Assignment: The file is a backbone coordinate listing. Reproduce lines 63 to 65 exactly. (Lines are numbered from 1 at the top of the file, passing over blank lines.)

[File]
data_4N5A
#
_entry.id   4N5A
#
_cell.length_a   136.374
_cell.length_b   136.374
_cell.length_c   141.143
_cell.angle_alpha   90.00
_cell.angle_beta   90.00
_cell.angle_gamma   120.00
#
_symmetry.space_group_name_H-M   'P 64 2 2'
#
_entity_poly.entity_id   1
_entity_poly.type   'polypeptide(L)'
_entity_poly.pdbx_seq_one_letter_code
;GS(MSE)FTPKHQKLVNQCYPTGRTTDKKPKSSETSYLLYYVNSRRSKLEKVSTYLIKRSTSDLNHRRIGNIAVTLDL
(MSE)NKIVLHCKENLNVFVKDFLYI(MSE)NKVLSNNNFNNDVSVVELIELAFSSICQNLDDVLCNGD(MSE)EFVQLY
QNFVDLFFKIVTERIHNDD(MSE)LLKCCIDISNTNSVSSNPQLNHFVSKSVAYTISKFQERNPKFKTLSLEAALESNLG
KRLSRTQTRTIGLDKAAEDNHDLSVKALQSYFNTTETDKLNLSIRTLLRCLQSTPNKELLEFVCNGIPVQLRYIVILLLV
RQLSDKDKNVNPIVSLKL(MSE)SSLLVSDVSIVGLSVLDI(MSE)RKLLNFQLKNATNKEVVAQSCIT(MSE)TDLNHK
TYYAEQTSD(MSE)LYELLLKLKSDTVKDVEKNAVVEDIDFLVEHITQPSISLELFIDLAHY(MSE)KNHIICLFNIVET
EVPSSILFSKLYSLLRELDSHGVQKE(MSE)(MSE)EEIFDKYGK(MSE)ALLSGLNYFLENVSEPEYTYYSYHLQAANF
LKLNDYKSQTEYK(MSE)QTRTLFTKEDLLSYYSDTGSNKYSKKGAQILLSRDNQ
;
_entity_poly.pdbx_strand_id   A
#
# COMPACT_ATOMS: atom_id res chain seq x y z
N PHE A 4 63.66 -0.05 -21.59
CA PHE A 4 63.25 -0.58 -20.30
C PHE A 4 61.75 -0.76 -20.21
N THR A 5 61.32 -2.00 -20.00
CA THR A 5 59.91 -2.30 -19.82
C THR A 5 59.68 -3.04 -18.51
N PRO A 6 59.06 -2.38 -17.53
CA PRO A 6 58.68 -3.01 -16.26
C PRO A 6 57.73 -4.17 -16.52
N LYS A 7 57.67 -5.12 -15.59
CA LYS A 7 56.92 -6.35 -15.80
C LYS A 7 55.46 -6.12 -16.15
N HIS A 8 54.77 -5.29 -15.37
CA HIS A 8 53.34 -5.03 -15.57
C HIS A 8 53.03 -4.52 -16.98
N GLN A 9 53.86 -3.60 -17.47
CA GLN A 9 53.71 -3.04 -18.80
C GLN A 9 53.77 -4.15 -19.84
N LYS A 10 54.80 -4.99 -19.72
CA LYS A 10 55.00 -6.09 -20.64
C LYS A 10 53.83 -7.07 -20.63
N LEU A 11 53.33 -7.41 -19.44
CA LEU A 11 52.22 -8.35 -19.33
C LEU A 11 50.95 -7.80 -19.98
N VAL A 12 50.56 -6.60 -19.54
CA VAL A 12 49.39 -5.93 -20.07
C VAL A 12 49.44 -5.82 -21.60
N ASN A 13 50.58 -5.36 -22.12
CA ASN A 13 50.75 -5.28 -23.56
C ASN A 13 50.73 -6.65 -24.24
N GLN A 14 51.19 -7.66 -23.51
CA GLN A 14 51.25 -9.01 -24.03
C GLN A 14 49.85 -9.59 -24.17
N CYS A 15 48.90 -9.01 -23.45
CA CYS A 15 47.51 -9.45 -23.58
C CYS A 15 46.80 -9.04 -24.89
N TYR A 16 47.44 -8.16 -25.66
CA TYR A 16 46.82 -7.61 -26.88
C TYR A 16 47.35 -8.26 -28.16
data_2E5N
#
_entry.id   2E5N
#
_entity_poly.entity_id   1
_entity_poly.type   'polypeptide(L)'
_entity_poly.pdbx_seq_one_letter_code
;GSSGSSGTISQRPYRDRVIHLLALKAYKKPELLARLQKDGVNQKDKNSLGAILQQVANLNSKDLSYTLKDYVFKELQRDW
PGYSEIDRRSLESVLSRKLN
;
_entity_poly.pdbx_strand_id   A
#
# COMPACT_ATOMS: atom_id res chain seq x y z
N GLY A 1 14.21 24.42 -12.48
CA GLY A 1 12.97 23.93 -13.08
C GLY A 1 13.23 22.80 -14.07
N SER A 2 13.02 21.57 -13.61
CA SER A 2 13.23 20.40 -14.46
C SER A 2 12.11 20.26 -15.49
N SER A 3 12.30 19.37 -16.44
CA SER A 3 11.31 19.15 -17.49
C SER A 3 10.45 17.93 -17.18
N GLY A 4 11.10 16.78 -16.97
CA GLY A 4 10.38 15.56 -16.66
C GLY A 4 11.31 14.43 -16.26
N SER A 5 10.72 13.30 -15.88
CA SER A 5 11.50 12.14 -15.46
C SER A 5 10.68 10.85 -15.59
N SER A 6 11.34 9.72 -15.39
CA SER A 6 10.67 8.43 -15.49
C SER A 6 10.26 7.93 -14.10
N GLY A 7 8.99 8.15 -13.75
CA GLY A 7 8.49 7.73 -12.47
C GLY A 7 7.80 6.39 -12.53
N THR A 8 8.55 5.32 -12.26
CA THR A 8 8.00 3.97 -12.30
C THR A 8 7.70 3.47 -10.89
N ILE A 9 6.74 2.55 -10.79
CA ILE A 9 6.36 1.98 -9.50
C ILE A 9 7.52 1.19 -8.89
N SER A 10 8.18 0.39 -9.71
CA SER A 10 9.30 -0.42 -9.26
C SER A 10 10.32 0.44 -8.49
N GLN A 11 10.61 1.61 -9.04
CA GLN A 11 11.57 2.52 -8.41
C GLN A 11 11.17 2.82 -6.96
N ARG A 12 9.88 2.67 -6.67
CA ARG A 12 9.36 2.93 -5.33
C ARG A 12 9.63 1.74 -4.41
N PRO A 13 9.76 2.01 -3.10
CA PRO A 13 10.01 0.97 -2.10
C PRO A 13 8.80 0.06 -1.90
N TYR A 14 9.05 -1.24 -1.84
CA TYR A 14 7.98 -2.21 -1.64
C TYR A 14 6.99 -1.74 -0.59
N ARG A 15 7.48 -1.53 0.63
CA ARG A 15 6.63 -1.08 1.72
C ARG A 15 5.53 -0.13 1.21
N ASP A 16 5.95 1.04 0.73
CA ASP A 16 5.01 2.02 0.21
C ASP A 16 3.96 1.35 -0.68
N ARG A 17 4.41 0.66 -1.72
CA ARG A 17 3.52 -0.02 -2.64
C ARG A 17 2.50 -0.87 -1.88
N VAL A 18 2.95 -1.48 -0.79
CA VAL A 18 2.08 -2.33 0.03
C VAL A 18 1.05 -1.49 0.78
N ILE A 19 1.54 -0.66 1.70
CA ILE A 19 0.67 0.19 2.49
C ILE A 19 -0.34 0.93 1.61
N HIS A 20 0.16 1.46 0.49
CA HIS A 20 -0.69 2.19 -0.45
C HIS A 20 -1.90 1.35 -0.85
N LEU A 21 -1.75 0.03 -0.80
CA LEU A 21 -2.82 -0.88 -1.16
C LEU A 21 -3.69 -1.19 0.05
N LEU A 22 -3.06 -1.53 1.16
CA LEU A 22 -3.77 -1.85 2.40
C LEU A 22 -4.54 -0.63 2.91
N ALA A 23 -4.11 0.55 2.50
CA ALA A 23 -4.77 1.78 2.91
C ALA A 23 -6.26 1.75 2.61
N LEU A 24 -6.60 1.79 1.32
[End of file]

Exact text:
CA CYS A 15 47.51 -9.45 -23.58
C CYS A 15 46.80 -9.04 -24.89
N TYR A 16 47.44 -8.16 -25.66